- stagers get up there in a great big hurry
- tracking rockets in the sky is a skill that improves with practice, and the more eyes the better especially with stagers
- they don't call the C6 the "See Ya Later" motor for nothing ! I suspect that if the parachute had deployed it might still be floating around up there somewhere ! :wink:
- stagers are fun !

You picked quite a little hot rod with the Super Nova. If you decide to try another or something similar you might try a few things differently:

- use a 4 or 5 foot length of mylar party streamer instead of the parachute. Those things are great at catching the sun and catching your eyes. The rocket will come down a little faster so include a little tube of super glue in your launch supplies for a quick fin field repair if necessary.

- friction fitting motors is definitely an acquired skill. I've had the most success when I can get a piece of tape around the aft end of the 2nd stage motor and the motor mount tube like this:

friction fit staging.jpg

Hope some of this makes sense and helps.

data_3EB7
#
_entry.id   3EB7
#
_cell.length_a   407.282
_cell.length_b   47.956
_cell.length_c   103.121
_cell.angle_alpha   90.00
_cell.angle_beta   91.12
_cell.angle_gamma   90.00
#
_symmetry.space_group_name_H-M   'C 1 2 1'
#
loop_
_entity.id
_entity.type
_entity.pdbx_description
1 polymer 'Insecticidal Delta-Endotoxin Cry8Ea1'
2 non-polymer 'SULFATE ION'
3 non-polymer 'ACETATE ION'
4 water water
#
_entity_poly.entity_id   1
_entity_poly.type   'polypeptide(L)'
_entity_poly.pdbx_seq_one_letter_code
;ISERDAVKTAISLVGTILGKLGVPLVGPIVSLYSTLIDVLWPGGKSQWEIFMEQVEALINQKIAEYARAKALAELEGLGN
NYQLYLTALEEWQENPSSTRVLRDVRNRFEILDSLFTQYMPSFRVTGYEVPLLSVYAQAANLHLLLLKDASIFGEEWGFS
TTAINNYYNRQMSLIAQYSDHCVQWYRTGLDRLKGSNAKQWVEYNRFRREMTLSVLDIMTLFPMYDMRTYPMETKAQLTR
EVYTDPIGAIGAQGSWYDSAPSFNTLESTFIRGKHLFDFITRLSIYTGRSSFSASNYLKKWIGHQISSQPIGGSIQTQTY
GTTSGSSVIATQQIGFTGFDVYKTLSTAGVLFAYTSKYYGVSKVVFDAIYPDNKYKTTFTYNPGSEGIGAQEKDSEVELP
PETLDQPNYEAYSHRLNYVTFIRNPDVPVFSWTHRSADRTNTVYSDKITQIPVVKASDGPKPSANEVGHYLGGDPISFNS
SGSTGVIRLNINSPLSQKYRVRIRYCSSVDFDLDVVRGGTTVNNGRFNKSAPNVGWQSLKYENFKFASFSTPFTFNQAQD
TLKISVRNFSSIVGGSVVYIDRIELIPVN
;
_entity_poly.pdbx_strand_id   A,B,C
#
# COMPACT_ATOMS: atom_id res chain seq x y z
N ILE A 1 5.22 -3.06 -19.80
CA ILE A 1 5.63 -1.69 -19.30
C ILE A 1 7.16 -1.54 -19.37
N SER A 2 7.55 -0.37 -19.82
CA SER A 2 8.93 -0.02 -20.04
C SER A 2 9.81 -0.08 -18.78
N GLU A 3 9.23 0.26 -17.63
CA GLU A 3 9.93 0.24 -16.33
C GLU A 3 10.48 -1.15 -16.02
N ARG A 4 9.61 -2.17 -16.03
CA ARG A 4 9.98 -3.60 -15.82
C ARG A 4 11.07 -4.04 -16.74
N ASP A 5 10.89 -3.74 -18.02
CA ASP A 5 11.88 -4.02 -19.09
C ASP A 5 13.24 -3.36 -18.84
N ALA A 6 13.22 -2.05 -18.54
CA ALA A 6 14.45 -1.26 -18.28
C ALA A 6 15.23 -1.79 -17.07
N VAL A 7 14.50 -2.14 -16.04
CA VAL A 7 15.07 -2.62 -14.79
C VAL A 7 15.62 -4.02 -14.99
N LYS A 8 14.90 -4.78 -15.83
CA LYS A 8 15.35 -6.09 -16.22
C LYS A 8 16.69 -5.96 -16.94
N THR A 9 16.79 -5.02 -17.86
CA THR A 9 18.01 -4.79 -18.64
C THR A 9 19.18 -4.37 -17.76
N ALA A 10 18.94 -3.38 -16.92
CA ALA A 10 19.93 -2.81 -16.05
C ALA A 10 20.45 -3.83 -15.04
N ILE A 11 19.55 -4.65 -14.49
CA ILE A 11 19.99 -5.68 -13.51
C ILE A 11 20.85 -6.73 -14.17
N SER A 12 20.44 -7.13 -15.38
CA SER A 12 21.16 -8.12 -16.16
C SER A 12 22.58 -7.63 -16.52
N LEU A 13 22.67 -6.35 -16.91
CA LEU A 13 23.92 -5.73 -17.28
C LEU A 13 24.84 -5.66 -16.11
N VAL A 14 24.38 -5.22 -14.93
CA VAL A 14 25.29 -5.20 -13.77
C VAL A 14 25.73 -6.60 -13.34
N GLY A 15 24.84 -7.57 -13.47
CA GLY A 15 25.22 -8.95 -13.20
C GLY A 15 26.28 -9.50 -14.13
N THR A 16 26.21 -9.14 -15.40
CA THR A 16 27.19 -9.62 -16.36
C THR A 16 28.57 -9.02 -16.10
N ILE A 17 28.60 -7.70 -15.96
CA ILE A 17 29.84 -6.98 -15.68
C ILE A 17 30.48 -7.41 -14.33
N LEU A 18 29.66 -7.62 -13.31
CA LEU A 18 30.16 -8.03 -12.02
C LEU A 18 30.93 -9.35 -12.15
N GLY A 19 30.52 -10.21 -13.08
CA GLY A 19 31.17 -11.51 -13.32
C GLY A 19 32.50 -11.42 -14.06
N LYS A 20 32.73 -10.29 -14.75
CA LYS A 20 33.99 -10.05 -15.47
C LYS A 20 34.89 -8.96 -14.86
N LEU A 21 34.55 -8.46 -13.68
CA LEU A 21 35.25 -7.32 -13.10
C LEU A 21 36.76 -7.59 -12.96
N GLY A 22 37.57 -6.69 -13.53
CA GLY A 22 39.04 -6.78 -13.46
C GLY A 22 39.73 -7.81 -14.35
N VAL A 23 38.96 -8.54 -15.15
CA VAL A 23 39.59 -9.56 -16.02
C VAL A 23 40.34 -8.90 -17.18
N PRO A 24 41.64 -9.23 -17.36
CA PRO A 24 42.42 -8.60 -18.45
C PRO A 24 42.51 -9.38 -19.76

Unless you used the whole pack of wadding that comes with a normal motor pack, and some how packed it in using a stick or something, I don't think you used too much for that sized body tube, and one of the sheets certainly wouldn't make it too tight. I typically use one sheet of the wading to form a cup and then put enough of the loose dog barf in to fill it up about two times the diameter of the body tube. Its not packed down by any means, but it does a decent job of keeping the chute and rubber bands from getting burned by the ejection charge.

I haven't launched this kit, but I've sent similar ones up, and unless you can keep eyes on it all the way to apogee, or have been launching other rockets to similar altitudes just prior to the launch, it can be very difficult to guess where they end up being blown by the higher altitude winds. It might be calm on the ground, or even have a slight breeze, but the winds at altitude may be much faster or blowing in a totally different direction, and if you don't know, you can end up looking the wrong way as the rocket drifts down happily unobserved in a different direction.